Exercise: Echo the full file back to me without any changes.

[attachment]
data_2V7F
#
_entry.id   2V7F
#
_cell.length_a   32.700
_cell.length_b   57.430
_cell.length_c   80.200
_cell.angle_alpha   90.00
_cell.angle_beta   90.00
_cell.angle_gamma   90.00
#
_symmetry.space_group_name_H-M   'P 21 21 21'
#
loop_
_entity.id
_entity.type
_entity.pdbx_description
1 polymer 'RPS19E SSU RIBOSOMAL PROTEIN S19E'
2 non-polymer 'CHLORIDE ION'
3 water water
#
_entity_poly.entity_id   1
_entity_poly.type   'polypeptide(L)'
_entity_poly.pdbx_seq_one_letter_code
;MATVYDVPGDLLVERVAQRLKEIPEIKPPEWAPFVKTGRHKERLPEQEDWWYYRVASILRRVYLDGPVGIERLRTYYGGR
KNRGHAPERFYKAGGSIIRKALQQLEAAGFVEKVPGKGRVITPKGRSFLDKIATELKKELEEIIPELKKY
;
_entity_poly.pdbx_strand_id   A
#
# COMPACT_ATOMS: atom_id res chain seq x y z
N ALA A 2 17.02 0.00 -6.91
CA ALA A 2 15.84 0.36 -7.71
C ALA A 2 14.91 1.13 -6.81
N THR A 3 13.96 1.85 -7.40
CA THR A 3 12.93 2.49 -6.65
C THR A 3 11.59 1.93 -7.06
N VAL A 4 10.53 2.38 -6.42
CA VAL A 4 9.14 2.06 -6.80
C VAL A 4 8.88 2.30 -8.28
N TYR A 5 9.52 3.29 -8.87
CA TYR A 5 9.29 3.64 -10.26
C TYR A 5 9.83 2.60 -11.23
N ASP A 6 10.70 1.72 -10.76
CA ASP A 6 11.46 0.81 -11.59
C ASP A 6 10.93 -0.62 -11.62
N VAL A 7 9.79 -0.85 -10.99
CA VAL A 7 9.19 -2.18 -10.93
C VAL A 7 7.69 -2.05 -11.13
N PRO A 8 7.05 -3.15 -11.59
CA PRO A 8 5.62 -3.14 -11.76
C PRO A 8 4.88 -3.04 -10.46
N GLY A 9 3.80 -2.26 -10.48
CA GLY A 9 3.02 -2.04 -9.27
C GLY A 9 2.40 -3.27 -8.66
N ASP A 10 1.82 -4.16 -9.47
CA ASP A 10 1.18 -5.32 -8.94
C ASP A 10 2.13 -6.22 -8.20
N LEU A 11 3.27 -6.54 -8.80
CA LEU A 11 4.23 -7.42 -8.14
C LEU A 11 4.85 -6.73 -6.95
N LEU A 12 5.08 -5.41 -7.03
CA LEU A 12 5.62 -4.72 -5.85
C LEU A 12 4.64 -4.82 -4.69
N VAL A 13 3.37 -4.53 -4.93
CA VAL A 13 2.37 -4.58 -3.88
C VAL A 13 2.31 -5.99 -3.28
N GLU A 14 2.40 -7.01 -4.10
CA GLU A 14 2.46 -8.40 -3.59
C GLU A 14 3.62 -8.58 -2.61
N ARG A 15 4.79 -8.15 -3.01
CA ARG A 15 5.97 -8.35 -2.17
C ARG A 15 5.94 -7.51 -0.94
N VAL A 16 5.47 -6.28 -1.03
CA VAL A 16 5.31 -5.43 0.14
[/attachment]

data_2V7F
#
_entry.id   2V7F
#
_cell.length_a   32.700
_cell.length_b   57.430
_cell.length_c   80.200
_cell.angle_alpha   90.00
_cell.angle_beta   90.00
_cell.angle_gamma   90.00
#
_symmetry.space_group_name_H-M   'P 21 21 21'
#
loop_
_entity.id
_entity.type
_entity.pdbx_description
1 polymer 'RPS19E SSU RIBOSOMAL PROTEIN S19E'
2 non-polymer 'CHLORIDE ION'
3 water water
#
_entity_poly.entity_id   1
_entity_poly.type   'polypeptide(L)'
_entity_poly.pdbx_seq_one_letter_code
;MATVYDVPGDLLVERVAQRLKEIPEIKPPEWAPFVKTGRHKERLPEQEDWWYYRVASILRRVYLDGPVGIERLRTYYGGR
KNRGHAPERFYKAGGSIIRKALQQLEAAGFVEKVPGKGRVITPKGRSFLDKIATELKKELEEIIPELKKY
;
_entity_poly.pdbx_strand_id   A
#
# COMPACT_ATOMS: atom_id res chain seq x y z
N ALA A 2 17.02 0.00 -6.91
CA ALA A 2 15.84 0.36 -7.71
C ALA A 2 14.91 1.13 -6.81
N THR A 3 13.96 1.85 -7.40
CA THR A 3 12.93 2.49 -6.65
C THR A 3 11.59 1.93 -7.06
N VAL A 4 10.53 2.38 -6.42
CA VAL A 4 9.14 2.06 -6.80
C VAL A 4 8.88 2.30 -8.28
N TYR A 5 9.52 3.29 -8.87
CA TYR A 5 9.29 3.64 -10.26
C TYR A 5 9.83 2.60 -11.23
N ASP A 6 10.70 1.72 -10.76
CA ASP A 6 11.46 0.81 -11.59
C ASP A 6 10.93 -0.62 -11.62
N VAL A 7 9.79 -0.85 -10.99
CA VAL A 7 9.19 -2.18 -10.93
C VAL A 7 7.69 -2.05 -11.13
N PRO A 8 7.05 -3.15 -11.59
CA PRO A 8 5.62 -3.14 -11.76
C PRO A 8 4.88 -3.04 -10.46
N GLY A 9 3.80 -2.26 -10.48
CA GLY A 9 3.02 -2.04 -9.27
C GLY A 9 2.40 -3.27 -8.66
N ASP A 10 1.82 -4.16 -9.47
CA ASP A 10 1.18 -5.32 -8.94
C ASP A 10 2.13 -6.22 -8.20
N LEU A 11 3.27 -6.54 -8.80
CA LEU A 11 4.23 -7.42 -8.14
C LEU A 11 4.85 -6.73 -6.95
N LEU A 12 5.08 -5.41 -7.03
CA LEU A 12 5.62 -4.72 -5.85
C LEU A 12 4.64 -4.82 -4.69
N VAL A 13 3.37 -4.53 -4.93
CA VAL A 13 2.37 -4.58 -3.88
C VAL A 13 2.31 -5.99 -3.28
N GLU A 14 2.40 -7.01 -4.10
CA GLU A 14 2.46 -8.40 -3.59
C GLU A 14 3.62 -8.58 -2.61
N ARG A 15 4.79 -8.15 -3.01
CA ARG A 15 5.97 -8.35 -2.17
C ARG A 15 5.94 -7.51 -0.94
N VAL A 16 5.47 -6.28 -1.03
CA VAL A 16 5.31 -5.43 0.14